Sunday, January 23, 2011

If a company files bankruptcy...and Goldman/JPM off risk while supressing fundemental issues...

what happens? Can you say MUNI bond and Auction Rate. Well its back. Fraud on a massive scale perpetrated right in front of our eyes as if we were all too stupid to see it and most definitely not capable of stopping it and punishing the fraudsters.

In this case, a company files bankruptcy and the press conspires by avoiding to promote its formal insolvency. Obviously the press must have a reason that it would like everyone to believe that it was and has not been news worthy or relevant. Great, we can continue life as usual while everyone in the "know" does just the opposite and dumps risk. Well, wouldn't you know it, the companies that were cental to the headlines in 2007, 2008 and 2009 are insolvent and their Munibond insurance is no good - as it if ever were. While AMBAC was busy preparing its bankruptcy filing last year, Goldman Sachs was setting up its new "Ultrasafe Munibond Marketing Entity" with Incapital and JPM was trying to off risk to mom's and pops through Schwab and UBS. Lots names familiar to people who got hosed by Auction Rate come the same players are still in the same game after they blew everyone up?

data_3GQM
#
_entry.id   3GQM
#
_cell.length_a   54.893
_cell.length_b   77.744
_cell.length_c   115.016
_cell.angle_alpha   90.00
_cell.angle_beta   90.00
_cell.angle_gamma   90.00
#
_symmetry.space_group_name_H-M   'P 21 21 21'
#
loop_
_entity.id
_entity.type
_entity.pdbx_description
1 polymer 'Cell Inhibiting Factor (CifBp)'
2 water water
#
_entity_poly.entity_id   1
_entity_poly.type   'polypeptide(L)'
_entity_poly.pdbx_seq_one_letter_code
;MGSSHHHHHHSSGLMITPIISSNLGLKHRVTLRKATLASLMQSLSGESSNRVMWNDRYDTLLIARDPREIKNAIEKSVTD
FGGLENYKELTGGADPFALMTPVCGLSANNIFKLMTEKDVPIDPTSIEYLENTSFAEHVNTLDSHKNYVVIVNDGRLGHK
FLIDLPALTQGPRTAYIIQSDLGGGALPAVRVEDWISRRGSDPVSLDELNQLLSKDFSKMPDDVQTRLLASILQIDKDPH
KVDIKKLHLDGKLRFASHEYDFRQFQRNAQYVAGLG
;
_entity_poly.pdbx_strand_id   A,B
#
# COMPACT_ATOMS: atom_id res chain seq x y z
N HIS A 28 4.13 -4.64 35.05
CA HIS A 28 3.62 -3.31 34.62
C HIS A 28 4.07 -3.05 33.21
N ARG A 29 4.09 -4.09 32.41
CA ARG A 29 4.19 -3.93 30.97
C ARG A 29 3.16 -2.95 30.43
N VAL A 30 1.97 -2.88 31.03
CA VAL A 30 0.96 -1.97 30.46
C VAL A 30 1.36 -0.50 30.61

Two months ago I met a guy in South Point Park in Miami Beach. He was an older guy trying to preserve money for his grand kids education - as he said. He asked me about Muni's, to which I replied that I felt "the Muni markets are rife with bad documentation, risk and fraud and at high risk for (structural) defaults. Not a great market in which to operate, especially if Goldman and JPM are pumping like mad"  The funny thing was that he then asked me about this one particular munibond that I, ironically, had looked at for Hartford, Pennsylvania. Yes, you know the city that missed its bond payments and that the state had to lend 55 million to so that they could pay the interest on the notes. He was pumped this security by his broker who said it paid nearly 8% (of which he was very proud) and was fully insured. Clearly the broker gets paid a lot to sell crap and is therefore, highly incentivized to rip this guy off...He was rather shocked to find out that the reason Hartford was paying such exorbitant rates is because they are broke and can't actually make the payments. The issue of insurance seemed to bring him some comfort, as his advisor had clearly spent quite some time on that subject. But the insurance is worthless. What I saw in action was an example of the JPM and GoldmanTax's effort to further rip-off the public and transfer the wealth into their bonus packages.